There are no national public holidays in New Zealand in September.
School holidays will often start near the end of September, resulting in an increased number of travellers around the country.
New Zealand in October
October is a brilliant month to visit New Zealand. Following daylight savings at the end of September, visitors can enjoy longer days and later sunsets from the middle of spring onwards.
The weather also starts warming throughout the country, so it’s the perfect time to embrace the outdoors… but the visitors that start arriving in November are yet to arrive.
Great Walks season also begins in late October. Though some can be walked prior to this, this is when we recommend hitting the trails Just be sure to book your Department of Conservation huts well in advance if you they plan on doing one of these multi-day walks.
Average New Zealand temperature in October
- Auckland – 18° / 11° (10 days of rain)
- Wellington – 16° / 9° (9 days of rain)
- Christchurch – 17° / 6° (6 days of rain)
- Queenstown – 15° / 4° (14 days of rain)
October’s only public holiday, Labour Day, is celebrated on the fourth Monday of October.
While school dates differ across the country, most schools take a break for the first two weeks of October (sometimes starting late September).
During these times, tourist sites will be busier, and accommodation may be more expensive. It’s worth booking tours and accommodations in advance during October.
However, it’s still quieter than the busy summer months.
New Zealand in November
If you want to take advantage of the pleasant spring temperatures before the busy summer months begin, then November is an ideal time to travel to New Zealand.
November has fairly consistent warm temperatures and long evenings. It’s perfect for relaxing beach days (though you must still find the weather a bit chilly) and coastal drives.
You’ll have excellent conditions for exploring the South Island’s iconic national parks without the crowds (and higher costs) of summer.
Average New Zealand temperature in November
- Auckland – 20° / 12° (7 days of rain)
- Wellington – 17° / 11° (6 days of rain)
- Christchurch – 19° / 8° (5 days of rain)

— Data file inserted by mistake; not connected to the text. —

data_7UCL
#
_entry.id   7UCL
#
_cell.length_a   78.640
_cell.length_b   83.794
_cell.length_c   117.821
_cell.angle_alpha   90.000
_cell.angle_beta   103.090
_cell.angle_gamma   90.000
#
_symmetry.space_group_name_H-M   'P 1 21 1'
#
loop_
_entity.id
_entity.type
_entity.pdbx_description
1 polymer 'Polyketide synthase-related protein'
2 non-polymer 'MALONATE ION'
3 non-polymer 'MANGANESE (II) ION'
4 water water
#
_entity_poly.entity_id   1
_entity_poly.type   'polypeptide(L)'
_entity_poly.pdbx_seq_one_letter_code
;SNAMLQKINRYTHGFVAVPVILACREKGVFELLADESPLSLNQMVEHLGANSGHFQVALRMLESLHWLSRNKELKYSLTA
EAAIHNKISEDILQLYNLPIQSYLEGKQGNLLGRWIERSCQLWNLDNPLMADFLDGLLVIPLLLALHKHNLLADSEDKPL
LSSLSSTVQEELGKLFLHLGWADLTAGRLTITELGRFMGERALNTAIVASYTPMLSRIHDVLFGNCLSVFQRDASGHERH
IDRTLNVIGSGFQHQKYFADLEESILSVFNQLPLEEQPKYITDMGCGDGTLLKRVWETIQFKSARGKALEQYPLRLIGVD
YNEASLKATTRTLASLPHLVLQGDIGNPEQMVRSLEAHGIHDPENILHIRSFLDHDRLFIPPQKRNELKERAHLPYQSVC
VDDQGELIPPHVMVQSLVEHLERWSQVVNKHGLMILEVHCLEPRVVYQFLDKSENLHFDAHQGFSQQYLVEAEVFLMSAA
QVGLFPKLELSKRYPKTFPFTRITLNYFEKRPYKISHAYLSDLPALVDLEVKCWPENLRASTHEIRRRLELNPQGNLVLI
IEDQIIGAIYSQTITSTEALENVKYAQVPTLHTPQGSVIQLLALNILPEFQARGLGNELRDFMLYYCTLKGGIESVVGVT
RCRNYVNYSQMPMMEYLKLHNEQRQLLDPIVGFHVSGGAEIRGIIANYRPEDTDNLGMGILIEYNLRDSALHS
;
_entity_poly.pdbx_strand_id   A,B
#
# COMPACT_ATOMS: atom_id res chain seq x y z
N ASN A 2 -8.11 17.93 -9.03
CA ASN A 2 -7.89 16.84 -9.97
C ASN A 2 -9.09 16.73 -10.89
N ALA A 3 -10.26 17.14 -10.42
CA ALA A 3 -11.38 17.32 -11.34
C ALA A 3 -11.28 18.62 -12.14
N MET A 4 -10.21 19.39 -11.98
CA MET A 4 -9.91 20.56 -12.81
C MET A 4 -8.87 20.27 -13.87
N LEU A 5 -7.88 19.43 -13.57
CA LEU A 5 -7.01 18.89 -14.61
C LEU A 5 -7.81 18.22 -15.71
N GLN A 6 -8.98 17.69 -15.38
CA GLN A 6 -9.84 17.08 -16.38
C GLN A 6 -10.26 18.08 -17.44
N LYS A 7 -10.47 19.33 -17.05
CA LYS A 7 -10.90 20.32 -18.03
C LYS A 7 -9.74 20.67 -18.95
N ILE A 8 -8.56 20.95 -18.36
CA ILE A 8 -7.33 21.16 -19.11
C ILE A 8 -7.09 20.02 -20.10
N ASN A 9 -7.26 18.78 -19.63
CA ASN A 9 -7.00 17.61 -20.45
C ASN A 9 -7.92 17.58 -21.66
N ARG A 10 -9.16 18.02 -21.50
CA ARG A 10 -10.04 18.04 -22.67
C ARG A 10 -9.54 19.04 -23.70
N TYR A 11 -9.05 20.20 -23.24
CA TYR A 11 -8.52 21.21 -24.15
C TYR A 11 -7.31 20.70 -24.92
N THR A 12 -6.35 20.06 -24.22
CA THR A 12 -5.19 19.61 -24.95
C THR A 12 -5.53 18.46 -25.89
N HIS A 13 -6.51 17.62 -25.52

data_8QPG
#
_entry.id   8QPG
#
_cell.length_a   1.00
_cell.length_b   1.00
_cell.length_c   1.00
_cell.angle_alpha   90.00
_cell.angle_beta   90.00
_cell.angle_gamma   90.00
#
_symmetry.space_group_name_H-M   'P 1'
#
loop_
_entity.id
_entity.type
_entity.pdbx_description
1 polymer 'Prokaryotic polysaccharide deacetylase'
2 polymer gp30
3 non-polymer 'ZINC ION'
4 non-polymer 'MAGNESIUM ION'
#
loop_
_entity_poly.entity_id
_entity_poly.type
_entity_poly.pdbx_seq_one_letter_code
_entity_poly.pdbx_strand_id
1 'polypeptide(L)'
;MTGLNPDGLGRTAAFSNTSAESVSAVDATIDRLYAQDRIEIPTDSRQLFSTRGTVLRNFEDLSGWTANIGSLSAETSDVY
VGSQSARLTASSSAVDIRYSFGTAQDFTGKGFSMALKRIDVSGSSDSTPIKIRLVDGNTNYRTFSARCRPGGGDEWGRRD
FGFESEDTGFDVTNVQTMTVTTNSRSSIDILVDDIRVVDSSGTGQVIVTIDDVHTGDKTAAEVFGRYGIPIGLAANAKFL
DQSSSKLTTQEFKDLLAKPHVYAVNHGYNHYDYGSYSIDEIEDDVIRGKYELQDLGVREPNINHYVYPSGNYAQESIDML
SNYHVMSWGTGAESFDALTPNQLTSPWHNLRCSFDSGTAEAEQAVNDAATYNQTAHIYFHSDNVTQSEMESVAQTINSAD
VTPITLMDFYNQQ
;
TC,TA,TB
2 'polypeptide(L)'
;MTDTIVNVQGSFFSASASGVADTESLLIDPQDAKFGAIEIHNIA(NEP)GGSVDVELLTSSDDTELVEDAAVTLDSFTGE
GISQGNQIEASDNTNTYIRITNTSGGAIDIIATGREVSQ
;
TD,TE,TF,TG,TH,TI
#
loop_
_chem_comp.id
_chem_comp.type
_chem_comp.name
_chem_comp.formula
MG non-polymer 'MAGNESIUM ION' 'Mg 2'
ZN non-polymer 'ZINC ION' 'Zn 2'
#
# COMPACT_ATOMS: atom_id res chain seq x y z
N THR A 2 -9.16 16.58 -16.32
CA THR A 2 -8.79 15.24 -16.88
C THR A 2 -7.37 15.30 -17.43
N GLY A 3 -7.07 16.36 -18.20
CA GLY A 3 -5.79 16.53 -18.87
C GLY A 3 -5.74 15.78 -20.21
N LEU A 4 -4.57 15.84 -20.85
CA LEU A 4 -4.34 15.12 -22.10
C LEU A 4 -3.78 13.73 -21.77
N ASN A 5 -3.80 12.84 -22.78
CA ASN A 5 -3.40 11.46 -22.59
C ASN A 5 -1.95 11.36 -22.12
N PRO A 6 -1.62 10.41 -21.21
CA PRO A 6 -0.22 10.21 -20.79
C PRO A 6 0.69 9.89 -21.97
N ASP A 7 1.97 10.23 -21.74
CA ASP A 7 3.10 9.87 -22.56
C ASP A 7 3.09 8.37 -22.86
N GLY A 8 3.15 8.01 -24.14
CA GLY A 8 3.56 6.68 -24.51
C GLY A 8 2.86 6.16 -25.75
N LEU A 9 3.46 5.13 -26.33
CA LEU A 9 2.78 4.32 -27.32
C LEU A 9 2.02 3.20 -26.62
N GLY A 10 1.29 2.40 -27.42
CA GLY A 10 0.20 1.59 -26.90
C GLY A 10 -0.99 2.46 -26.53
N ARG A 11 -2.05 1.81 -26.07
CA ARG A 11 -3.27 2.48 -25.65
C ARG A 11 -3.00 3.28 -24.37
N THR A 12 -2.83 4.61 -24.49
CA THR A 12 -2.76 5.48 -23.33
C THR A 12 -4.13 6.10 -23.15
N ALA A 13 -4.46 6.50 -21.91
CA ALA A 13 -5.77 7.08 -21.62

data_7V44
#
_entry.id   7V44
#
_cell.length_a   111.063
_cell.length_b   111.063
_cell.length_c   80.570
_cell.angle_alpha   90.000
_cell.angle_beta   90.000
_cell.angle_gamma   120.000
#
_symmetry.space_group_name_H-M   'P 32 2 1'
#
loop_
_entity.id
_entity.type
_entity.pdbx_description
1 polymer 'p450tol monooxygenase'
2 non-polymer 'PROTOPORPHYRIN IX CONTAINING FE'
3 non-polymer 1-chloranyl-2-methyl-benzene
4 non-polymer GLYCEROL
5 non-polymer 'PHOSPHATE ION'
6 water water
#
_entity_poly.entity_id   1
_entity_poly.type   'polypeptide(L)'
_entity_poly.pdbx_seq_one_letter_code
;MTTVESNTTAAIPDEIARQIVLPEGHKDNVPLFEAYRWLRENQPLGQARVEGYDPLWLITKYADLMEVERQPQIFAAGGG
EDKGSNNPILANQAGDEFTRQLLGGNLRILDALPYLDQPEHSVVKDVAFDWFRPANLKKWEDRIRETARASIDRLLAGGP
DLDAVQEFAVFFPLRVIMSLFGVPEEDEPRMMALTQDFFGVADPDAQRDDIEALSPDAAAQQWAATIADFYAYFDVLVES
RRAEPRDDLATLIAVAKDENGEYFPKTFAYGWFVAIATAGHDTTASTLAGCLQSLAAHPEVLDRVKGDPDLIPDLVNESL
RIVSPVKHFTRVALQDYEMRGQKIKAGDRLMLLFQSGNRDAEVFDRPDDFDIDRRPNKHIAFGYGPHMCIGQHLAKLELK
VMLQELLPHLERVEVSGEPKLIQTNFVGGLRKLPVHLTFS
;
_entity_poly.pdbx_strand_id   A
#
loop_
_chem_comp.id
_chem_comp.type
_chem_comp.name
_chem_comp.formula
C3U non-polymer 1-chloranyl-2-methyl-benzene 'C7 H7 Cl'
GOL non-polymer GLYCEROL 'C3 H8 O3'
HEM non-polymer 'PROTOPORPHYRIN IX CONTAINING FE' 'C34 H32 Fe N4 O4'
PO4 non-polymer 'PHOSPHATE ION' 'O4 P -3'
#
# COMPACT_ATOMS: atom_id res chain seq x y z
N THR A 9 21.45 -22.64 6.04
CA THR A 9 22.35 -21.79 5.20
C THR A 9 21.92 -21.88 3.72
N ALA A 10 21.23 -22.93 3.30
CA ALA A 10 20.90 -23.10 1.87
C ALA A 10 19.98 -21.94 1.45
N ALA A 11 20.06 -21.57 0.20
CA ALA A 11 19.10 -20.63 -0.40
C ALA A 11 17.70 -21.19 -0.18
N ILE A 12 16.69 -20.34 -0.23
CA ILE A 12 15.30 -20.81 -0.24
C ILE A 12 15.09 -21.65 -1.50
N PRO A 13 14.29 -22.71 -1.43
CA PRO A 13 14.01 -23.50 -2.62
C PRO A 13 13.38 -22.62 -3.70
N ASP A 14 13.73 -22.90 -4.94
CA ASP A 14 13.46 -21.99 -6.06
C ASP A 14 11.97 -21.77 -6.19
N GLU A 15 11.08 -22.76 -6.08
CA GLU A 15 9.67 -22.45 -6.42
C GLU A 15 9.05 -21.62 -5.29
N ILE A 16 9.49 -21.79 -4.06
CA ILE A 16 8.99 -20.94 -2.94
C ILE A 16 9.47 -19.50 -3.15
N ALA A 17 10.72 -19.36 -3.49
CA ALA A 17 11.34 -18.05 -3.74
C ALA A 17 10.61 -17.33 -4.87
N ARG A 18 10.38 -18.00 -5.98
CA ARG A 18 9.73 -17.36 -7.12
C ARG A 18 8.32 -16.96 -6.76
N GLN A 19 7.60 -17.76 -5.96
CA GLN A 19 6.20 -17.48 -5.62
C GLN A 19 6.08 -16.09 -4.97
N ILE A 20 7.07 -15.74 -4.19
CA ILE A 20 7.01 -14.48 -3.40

- Queenstown – 18° / 8° (9 days of rain)
There are no national public holidays in New Zealand in November.
Best places to visit in spring in New Zealand
We love driving through the rolling green hills of Waikato while they’re dotted with wildflowers and frolicking baby lambs.
Hobbiton is charming year-round, but it’s even more memorable when its carefully curated gardens bloom with bluebells and daffodils. In fact, it’s our favourite time to visit this popular attraction.
Plus, September sees Hobbiton hold an immersive Lord of the Rings-themed event each September for International Hobbit Day. Fans should book tickets well in advance if they want to join the Bilbo Baggins-style party.
While you’re in the area, don’t miss Hamilton Gardens. It’s the ideal time to see their award-winning and themed displays.
Spring is an ideal time to explore New Zealand’s wine regions, and Hawke’s Bay is no exception.
This area has over 200 vineyards and over 30 cellar doors so that you can enjoy the local wineries in the balmy spring weather.
Hawke’s Bay is an excellent destination for foodies too, with a wine and food festival taking place in November.
If you love colourful Spring blossoms, you’d be wise to opt for a holiday to New Plymouth in the springtime.
Wander independently around Pukekura Park and Pukeiti to see the rhododendrons or soak up the seasonal colour at our largest spring celebration – the Taranaki Garden Festival in October/November.
With spring’s clearer conditions, you’ll also have a reasonably good chance of seeing the magnificent Mount Taranaki looming over town.